Kurt Schwitters: A Selection of Collages
July 2 - August 24, 2019

C 50 letzte Vögel und Blumen (C 50 Last Birds and Flowers), 1946
Collage on paper mounted on card
6.5 x 5.5 inches (16.51 x 13.97 cm)


Uernd, 1947
Collage mounted on paper
9.8 x 7.75 inches (24.89 x 19.68 cm)


Ohne Titel (Frankreich) (Untitled [France]), 1946-47
Collage and pencil on paper mounted on board
11.5 x 9.4 inches (29.21 x 23.88 cm)


Untitled (Standrad mit Holz) (Untitled [Standard with wood]), 1947
Card, paper, and wood on board
10 x 6.81 inches (25.4 x 17.3 cm)

I could see no reason why used tram tickets, bits of driftwood, buttons and old junk from attics and rubbish heaps should not serve well as materials for paintings; they suited the purpose just as well as factory-made paints. … It is possible to cry out using bits of old rubbish, and that’s what I did, gluing and nailing them together.

– Kurt Schwitters


NEW YORK—Nahmad Contemporary is pleased to announce Kurt Schwitters: A Selection of Collages, scheduled to run July 2 through August 24, 2019. Presenting the works of 20th century’s great master of collage and forefather of assemblage, the exhibition will highlight a collection of abstract collages that the artist created between the 1920s and 1940s.


Associated with the rise of European Dadaism, a movement rooted in the defiance of bourgeois art conventions, German artist Kurt Schwitters (1887–1948) unearthed poetic beauty amid the discards of a broken society. Beginning in 1918 in the wake of the First World War, the artist assembled collages out of trash—ranging from receipts and bus tickets to labels and stamps—found in Hannover’s war-torn streets. In an attempt to reconcile with the destruction of the old-world order and the debris of a modern, industrial, war-torn Europe, Schwitters championed a complete reevaluation of material values. He used the banal as his medium to defy the boundary between fine art and everyday objects. Schwitters uniquely referred to these works as “Merz,” a term he derived from the German word “kommerz” (commerce), visible in an appropriated advertisement from one of his early collages.


In an account of his works, Schwitters explained: “I called Merz this new process whose principle was the use of any material. It was the second syllable of Kommerz. It first appeared in Merzbild, a painting in which, apart from its abstract forms, one could read Merz, cut and pasted from an advertisement for Kommerz- und Privatbank. … I was looking for a term to designate this new genre, for I could not classify my paintings under old labels such as expressionism, cubism, futurism and so on.”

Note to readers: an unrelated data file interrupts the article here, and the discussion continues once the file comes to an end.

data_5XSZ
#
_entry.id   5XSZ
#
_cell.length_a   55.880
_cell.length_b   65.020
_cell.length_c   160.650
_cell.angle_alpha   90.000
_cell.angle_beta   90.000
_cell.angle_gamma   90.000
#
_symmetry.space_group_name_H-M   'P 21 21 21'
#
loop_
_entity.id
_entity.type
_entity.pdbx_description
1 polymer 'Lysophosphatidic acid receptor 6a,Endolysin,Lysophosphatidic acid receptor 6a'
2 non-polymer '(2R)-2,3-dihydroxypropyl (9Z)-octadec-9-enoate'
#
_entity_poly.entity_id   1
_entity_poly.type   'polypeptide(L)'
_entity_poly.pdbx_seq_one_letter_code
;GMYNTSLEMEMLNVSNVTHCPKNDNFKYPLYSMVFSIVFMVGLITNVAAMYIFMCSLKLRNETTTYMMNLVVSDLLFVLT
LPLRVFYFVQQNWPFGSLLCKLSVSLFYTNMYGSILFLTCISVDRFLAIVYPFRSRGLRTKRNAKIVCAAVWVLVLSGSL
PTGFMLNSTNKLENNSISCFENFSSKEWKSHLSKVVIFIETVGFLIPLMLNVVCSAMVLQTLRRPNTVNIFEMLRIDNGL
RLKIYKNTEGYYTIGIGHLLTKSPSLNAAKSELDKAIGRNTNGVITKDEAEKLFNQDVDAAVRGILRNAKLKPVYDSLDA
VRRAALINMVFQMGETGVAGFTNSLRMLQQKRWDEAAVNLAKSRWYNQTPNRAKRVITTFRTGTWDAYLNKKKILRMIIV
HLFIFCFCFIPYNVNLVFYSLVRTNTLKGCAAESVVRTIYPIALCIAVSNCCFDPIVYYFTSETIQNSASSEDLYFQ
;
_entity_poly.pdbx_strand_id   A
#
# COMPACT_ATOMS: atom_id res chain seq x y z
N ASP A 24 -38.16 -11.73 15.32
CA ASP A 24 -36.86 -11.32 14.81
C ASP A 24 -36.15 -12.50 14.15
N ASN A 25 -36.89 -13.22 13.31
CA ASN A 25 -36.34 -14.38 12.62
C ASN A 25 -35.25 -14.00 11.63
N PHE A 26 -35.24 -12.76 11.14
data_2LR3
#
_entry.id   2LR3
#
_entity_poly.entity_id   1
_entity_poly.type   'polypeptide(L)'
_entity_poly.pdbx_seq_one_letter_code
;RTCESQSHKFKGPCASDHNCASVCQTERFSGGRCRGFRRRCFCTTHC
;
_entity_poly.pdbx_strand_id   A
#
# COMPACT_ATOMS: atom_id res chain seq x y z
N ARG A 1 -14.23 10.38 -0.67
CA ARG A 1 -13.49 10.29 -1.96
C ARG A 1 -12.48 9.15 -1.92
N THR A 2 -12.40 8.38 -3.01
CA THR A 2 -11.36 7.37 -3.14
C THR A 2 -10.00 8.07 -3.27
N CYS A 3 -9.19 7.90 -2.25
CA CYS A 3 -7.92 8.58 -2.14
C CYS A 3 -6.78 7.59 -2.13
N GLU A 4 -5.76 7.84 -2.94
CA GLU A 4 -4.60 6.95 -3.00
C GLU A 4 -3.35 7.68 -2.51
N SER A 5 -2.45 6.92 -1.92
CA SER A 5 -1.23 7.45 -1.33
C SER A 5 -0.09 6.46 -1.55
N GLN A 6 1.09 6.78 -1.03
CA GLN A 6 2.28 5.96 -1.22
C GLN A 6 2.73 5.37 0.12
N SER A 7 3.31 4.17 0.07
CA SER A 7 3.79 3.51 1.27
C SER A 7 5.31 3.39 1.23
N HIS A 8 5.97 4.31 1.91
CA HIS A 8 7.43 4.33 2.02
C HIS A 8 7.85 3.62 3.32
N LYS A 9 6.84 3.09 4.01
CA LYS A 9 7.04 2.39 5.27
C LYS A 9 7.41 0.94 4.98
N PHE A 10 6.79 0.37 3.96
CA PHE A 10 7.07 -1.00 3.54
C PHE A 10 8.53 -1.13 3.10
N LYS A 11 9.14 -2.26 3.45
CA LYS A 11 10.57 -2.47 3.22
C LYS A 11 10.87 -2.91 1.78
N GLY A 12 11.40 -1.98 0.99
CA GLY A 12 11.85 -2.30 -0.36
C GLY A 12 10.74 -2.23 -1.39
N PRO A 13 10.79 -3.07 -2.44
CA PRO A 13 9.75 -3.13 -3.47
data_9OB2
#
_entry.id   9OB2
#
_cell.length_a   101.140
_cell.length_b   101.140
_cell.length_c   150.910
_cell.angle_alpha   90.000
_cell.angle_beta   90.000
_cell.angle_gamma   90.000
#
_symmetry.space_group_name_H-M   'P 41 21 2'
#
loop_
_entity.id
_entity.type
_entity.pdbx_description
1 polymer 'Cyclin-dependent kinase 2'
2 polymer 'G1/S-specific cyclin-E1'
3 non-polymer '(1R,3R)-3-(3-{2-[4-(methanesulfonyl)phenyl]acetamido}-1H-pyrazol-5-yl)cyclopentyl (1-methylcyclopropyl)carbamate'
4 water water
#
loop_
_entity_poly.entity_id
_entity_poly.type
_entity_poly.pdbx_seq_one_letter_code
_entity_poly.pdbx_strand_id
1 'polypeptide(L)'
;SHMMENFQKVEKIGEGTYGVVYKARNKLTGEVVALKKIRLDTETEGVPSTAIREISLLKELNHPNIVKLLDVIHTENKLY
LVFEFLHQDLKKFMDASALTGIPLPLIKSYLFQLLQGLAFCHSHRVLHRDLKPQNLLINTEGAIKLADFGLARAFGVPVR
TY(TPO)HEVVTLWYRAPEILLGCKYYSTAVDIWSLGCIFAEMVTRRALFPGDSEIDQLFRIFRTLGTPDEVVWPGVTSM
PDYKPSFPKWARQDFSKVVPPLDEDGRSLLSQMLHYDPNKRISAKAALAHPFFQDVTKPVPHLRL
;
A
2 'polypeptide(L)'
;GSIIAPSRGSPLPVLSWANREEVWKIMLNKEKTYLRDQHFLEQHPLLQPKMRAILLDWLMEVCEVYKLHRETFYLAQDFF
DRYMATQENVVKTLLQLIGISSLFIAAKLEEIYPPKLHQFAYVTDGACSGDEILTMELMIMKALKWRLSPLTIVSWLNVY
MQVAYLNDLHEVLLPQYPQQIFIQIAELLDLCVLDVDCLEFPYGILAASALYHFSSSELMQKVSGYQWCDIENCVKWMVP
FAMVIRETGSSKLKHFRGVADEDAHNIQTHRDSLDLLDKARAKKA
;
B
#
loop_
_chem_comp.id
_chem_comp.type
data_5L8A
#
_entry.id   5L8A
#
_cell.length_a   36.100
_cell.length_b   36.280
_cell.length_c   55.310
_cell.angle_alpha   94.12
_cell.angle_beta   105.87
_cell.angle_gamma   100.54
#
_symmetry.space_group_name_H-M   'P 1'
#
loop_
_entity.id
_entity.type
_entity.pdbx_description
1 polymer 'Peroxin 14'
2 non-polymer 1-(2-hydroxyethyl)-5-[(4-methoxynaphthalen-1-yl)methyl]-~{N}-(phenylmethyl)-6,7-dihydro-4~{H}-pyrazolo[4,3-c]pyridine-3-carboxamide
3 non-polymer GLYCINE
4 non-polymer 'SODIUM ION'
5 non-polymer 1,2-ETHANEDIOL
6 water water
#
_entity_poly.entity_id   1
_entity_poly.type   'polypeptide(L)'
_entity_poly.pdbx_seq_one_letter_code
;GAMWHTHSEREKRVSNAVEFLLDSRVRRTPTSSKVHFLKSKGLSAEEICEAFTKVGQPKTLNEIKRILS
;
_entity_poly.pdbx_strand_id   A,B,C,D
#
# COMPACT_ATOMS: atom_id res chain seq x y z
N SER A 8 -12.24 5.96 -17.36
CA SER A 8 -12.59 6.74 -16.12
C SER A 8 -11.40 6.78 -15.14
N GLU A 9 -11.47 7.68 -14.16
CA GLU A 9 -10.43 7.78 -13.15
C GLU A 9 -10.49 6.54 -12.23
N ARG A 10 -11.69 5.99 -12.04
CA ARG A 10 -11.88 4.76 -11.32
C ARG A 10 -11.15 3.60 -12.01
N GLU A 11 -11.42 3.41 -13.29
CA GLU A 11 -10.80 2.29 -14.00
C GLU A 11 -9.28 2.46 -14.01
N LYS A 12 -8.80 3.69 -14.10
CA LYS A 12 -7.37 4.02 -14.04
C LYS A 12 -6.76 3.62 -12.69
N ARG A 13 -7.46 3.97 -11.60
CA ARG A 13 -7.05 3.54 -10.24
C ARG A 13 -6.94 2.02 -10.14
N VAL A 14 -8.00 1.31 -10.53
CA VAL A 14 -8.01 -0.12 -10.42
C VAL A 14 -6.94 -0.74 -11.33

The dates of the collages selected for this exhibition range from 1920 Germany at the onset of Schwitter’s Merz series to his forced exile to Norway in 1937 and his relocation to England in 1940 where he lived and worked for the remainder of his life. His earliest works appropriate fragments of German society, such an advertisement for a chocolate brand in Eine Kräftige Nahrung Für Meinen Freund Wilhelm Metzig (A Strong Food for my Friend Willhelm Metzig) (1928), as well as artifacts that reflect the devastation of the war, including a prescription for antiseptics visible in Mz 291. Doktorchen (Mz 291. Doctor) (1921).


In his later works, the impacts of exile are palpable through his use of newfound materials, language, and aesthetics. Created during his “British period,” collages such as Untitled (Standard with wood) (1947) and Autumn (1942–43) incorporate natural materials like wood, stone, and shells. A shift from German to English magazines and advertisements is evidenced in works like No Charge for Delivery (1947) and Try Camel (1947). Created in the last years of his life and at the climax of his career, these works evoke a more liberal and intuitive construction that are distinct from his early geometric compositions, and thus reflect a refined command of his medium.


Schwitter’s oeuvre is marked by the keen juxtaposition of abstraction and figuration, the union of traditional and found media, and the convergence of fine art and detritus. The artist’s embrace of the banal materials and iconography that defined his everyday life positions Schwitters as one of the great progenitors of pop art. As a segue to Nahmad Contemporary’s Jean-Michel Basquiat | Xerox exhibition, this show unearths a line of influence from Schwitter’s early 20th-century collages to the post-war assemblages of Jasper Johns and Robert Rauschenberg, Andy Warhol’s commercial appropriations, and the contemporary Xerox collages of Jean-Michel Basquiat.


Kurt Schwitters was born in Hanover, Germany, in 1887. He is known for defying categorization by working in a wide range of genres and media, including Dadaism, constructivism, surrealism, poetry, sound, painting, sculpture, graphic design, typography, and what came to be known as installation art. He is most famous for his collages, called “Merz,” that he created until his death in 1948. His work is held in major institutional collections worldwide, including the Art Gallery of New South Wales, Sydney; the Art Institute of Chicago; Cleveland Museum of Art; the Hammer Museum, Los Angeles; the Harvard Art Museums, Massachusetts; the Kröller-Müller Museum, Otterlo, Netherlands; the Kunstmuseum Basel; the Kunstmuseum Bern; the Los Angeles County Museum of Art; the Metropolitan Museum of Art, New York; the Modern Art Museum of Fort Worth; the Museum of Modern Art, New York; the National Galleries of Scotland, Edinburgh; the National Gallery of Art, Washington, D.C.; the Norton Simon Museum, California; the Philadelphia Museum of Art; the Reina Sofía Museum, Madrid; the San Francisco Museum of Modern Art; the Seattle Art Museum; the Solomon R. Guggenheim Museum, New York; the Sprengel Museum, Hannover; the Tate, London; and the Thyssen-Bornemisza Museum, Madrid.